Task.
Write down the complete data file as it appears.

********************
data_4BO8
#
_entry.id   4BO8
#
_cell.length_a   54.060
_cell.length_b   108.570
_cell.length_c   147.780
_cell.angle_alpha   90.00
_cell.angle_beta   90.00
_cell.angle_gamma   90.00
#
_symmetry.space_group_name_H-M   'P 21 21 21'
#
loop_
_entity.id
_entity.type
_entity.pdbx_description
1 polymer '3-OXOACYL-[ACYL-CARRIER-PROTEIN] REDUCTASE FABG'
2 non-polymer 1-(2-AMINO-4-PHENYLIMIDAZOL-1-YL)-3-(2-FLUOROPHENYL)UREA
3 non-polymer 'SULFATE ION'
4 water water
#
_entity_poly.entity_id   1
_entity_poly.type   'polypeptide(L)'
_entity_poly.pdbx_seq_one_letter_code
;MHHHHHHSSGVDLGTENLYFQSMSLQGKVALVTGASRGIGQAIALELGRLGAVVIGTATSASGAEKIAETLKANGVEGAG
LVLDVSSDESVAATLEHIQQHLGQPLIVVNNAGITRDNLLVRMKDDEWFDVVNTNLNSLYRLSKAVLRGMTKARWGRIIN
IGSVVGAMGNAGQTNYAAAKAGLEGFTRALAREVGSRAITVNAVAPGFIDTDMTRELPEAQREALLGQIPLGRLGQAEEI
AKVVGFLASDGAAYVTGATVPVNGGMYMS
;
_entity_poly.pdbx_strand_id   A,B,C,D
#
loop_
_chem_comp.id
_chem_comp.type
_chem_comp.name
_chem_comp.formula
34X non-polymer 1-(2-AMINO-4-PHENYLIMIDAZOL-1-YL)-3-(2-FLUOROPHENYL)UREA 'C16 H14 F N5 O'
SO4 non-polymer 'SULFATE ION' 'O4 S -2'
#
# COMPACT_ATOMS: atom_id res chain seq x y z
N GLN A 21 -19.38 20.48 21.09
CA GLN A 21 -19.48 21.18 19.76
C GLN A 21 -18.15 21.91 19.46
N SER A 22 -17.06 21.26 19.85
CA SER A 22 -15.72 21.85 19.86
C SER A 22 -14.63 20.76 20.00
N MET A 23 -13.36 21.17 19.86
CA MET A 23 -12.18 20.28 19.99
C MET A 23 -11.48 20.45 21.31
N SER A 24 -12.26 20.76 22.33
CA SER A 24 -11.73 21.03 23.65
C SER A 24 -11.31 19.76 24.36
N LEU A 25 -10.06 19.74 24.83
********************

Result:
data_4BO8
#
_entry.id   4BO8
#
_cell.length_a   54.060
_cell.length_b   108.570
_cell.length_c   147.780
_cell.angle_alpha   90.00
_cell.angle_beta   90.00
_cell.angle_gamma   90.00
#
_symmetry.space_group_name_H-M   'P 21 21 21'
#
loop_
_entity.id
_entity.type
_entity.pdbx_description
1 polymer '3-OXOACYL-[ACYL-CARRIER-PROTEIN] REDUCTASE FABG'
2 non-polymer 1-(2-AMINO-4-PHENYLIMIDAZOL-1-YL)-3-(2-FLUOROPHENYL)UREA
3 non-polymer 'SULFATE ION'
4 water water
#
_entity_poly.entity_id   1
_entity_poly.type   'polypeptide(L)'
_entity_poly.pdbx_seq_one_letter_code
;MHHHHHHSSGVDLGTENLYFQSMSLQGKVALVTGASRGIGQAIALELGRLGAVVIGTATSASGAEKIAETLKANGVEGAG
LVLDVSSDESVAATLEHIQQHLGQPLIVVNNAGITRDNLLVRMKDDEWFDVVNTNLNSLYRLSKAVLRGMTKARWGRIIN
IGSVVGAMGNAGQTNYAAAKAGLEGFTRALAREVGSRAITVNAVAPGFIDTDMTRELPEAQREALLGQIPLGRLGQAEEI
AKVVGFLASDGAAYVTGATVPVNGGMYMS
;
_entity_poly.pdbx_strand_id   A,B,C,D
#
loop_
_chem_comp.id
_chem_comp.type
_chem_comp.name
_chem_comp.formula
34X non-polymer 1-(2-AMINO-4-PHENYLIMIDAZOL-1-YL)-3-(2-FLUOROPHENYL)UREA 'C16 H14 F N5 O'
SO4 non-polymer 'SULFATE ION' 'O4 S -2'
#
# COMPACT_ATOMS: atom_id res chain seq x y z
N GLN A 21 -19.38 20.48 21.09
CA GLN A 21 -19.48 21.18 19.76
C GLN A 21 -18.15 21.91 19.46
N SER A 22 -17.06 21.26 19.85
CA SER A 22 -15.72 21.85 19.86
C SER A 22 -14.63 20.76 20.00
N MET A 23 -13.36 21.17 19.86
CA MET A 23 -12.18 20.28 19.99
C MET A 23 -11.48 20.45 21.31
N SER A 24 -12.26 20.76 22.33
CA SER A 24 -11.73 21.03 23.65
C SER A 24 -11.31 19.76 24.36
N LEU A 25 -10.06 19.74 24.83